Review of The Transformation of Political Identity from Commonwealth through Postcolonial Literature by Lamia Tayeb
This is a well-intentioned and sometimes well-written study, a book that one wants to like, coming as it does from a place that has not figured prominently in anglophone mappings of postcolonial writing: Tunisia. In some ways it is unexpected, not least in its bringing together three writers—Nadine Gordimer, David Malouf, and Michael Ondaatje—who as a group do not immediately seem the most obvious candidates for exemplifying postcolonial agendas. In other ways it is very predictable, as the evidence it marshals to support its contentions is based on a very familiar litany of commentators, working within the North American, Australasian and European academies, who have constructed postcolonialism in ways that mainly minister to the needs of Western readers. Along with theorists at large—such as Derrida, Lacan and Habermas—Bhabha, Ashcroft (on several occasions engagingly cited as 'Billy'), and Appiah figure prominently; without wishing in any way to interrogate the validity and influence of their work, one is left feeling that the book is just a little bit too cosy and dutiful in its adherence to their ideas.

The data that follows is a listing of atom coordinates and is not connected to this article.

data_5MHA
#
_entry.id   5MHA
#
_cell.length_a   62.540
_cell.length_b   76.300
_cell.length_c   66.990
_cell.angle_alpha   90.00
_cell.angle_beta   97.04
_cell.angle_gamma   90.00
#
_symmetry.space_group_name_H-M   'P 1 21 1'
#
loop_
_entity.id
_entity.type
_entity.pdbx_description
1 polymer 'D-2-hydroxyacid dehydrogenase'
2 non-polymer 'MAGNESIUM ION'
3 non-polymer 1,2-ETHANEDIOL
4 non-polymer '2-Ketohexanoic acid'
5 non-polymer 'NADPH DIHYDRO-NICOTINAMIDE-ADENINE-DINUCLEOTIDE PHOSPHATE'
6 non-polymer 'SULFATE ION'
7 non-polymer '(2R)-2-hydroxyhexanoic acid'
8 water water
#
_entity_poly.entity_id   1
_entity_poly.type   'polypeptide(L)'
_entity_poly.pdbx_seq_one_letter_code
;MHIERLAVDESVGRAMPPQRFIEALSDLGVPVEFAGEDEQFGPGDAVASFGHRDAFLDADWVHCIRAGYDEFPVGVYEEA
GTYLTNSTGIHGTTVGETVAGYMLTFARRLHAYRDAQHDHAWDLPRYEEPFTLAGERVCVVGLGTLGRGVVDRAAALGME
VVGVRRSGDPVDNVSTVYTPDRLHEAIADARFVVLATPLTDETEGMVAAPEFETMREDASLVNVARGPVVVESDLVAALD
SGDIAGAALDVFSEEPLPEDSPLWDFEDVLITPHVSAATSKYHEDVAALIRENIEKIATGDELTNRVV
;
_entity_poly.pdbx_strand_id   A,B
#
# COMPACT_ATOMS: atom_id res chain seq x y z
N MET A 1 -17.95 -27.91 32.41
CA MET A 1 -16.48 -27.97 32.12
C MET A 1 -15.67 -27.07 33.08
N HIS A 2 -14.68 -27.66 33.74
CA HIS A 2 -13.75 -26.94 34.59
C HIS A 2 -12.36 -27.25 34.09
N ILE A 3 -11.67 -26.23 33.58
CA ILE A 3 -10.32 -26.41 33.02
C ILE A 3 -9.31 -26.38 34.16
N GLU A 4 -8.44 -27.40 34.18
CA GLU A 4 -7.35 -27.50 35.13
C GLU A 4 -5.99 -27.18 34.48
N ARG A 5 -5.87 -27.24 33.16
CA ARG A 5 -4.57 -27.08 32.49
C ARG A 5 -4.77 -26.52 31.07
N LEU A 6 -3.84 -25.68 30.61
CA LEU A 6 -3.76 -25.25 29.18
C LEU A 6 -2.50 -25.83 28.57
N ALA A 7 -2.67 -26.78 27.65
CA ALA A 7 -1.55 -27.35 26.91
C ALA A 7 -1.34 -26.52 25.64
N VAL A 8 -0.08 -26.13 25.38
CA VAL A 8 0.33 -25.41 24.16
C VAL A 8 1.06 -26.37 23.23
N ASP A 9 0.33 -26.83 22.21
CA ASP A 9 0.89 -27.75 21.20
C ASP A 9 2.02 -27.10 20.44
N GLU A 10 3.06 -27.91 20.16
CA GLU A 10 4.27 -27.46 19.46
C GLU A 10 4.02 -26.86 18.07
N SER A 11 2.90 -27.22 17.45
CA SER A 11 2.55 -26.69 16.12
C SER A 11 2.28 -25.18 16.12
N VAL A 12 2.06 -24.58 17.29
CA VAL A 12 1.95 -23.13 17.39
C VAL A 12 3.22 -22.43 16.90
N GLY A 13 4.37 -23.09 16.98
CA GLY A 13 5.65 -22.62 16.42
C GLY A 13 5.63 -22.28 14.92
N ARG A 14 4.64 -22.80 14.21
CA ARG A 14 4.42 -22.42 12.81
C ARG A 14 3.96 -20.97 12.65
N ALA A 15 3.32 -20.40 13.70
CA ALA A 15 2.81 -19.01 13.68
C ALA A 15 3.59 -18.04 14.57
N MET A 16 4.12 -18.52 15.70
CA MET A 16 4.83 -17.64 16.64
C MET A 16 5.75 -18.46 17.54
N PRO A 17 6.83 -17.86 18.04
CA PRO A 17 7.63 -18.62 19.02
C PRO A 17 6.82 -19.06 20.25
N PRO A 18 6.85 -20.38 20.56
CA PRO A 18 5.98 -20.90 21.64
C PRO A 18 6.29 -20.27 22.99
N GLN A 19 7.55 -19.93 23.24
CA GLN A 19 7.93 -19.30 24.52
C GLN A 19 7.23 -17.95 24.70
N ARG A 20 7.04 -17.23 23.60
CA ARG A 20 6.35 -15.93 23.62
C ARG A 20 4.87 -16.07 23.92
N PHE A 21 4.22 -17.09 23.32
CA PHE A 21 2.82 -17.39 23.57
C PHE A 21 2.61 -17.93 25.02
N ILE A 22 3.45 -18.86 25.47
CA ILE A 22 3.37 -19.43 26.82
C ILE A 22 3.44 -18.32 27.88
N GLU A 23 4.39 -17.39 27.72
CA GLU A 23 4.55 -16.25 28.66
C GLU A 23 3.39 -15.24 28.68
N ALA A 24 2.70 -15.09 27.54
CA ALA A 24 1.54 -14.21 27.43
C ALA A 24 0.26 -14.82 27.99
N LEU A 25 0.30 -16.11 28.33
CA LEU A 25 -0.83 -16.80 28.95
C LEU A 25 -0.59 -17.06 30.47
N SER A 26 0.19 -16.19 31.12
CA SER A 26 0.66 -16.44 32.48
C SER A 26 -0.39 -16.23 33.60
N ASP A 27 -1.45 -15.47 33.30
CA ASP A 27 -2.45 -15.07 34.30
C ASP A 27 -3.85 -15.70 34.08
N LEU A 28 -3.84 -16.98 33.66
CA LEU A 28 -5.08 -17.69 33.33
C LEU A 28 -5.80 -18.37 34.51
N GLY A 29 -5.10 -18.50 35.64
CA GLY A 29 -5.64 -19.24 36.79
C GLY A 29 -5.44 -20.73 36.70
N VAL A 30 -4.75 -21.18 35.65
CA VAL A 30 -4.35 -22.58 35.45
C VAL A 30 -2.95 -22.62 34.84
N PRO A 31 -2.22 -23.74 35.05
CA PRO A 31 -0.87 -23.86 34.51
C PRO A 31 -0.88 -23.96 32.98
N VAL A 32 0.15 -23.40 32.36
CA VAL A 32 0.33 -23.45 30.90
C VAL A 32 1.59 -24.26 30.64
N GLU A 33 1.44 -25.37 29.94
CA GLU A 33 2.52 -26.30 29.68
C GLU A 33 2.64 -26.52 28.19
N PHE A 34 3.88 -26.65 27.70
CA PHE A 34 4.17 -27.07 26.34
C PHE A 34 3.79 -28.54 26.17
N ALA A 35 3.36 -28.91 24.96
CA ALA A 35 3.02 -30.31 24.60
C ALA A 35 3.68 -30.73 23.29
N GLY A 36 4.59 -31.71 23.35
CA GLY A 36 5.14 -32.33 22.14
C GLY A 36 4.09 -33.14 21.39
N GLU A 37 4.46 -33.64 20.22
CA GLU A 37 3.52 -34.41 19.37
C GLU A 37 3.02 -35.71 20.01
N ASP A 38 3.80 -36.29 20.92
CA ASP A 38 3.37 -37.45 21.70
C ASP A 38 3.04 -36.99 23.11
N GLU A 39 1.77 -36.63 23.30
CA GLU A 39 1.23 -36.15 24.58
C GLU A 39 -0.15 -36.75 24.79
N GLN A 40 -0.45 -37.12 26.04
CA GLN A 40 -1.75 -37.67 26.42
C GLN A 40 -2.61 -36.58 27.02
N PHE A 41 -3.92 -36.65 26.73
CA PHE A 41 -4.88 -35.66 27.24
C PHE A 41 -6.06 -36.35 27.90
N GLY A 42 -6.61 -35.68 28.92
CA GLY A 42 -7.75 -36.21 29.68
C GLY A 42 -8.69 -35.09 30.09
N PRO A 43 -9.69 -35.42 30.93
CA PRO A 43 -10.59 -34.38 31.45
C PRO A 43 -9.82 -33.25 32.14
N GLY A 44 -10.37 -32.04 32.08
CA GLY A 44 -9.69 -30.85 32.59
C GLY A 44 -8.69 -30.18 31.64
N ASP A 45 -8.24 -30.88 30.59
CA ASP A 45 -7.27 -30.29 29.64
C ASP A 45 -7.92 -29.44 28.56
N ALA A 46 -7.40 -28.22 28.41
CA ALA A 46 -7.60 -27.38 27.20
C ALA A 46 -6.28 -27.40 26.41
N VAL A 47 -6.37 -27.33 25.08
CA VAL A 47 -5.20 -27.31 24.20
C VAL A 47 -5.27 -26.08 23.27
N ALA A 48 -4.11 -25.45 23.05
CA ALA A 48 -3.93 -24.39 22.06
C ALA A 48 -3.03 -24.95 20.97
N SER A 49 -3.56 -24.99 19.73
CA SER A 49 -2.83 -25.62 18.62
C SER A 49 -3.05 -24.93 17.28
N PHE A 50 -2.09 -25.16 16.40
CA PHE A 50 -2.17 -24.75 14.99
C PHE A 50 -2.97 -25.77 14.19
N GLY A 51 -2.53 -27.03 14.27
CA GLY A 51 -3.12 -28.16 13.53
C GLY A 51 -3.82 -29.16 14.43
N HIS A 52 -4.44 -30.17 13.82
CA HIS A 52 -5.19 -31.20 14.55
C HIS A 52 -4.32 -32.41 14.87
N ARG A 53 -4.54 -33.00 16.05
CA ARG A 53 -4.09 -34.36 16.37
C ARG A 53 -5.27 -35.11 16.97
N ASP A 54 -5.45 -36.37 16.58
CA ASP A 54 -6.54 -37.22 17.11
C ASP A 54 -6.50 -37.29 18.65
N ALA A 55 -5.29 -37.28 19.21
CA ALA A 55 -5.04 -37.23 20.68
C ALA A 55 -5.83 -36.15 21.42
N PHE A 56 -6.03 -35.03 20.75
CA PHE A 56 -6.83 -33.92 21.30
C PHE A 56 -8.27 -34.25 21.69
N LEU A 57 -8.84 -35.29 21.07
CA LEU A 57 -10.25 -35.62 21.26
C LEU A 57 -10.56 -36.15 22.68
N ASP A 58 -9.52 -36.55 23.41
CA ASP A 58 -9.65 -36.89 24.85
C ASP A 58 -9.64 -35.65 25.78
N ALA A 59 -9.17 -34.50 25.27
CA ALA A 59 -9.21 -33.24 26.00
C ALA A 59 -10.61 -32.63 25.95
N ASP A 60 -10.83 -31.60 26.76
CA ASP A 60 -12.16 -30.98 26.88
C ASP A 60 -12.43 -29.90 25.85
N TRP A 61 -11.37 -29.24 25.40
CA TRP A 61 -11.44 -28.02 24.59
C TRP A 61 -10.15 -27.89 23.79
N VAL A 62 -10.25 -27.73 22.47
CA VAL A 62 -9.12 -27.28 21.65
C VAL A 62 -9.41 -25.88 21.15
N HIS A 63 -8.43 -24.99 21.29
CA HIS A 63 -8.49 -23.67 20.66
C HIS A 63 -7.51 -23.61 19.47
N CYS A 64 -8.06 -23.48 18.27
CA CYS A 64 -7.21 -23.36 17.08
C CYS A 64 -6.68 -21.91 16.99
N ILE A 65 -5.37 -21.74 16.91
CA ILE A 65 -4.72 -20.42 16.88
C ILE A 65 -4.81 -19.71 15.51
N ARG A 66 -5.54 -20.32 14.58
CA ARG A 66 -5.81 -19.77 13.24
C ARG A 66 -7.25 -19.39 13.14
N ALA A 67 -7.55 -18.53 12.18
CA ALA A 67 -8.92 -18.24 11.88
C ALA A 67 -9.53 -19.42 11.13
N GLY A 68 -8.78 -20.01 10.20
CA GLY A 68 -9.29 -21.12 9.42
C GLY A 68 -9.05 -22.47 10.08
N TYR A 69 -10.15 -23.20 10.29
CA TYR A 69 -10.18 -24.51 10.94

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Cite as: Thieme, John. ‘Review of The Transformation of Political Identity from Commonwealth through Postcolonial Literature by Lamia Tayeb.’ Australian Literary Studies, vol. 23, no. 3, 2008, doi: 10.20314/als.65d0350411.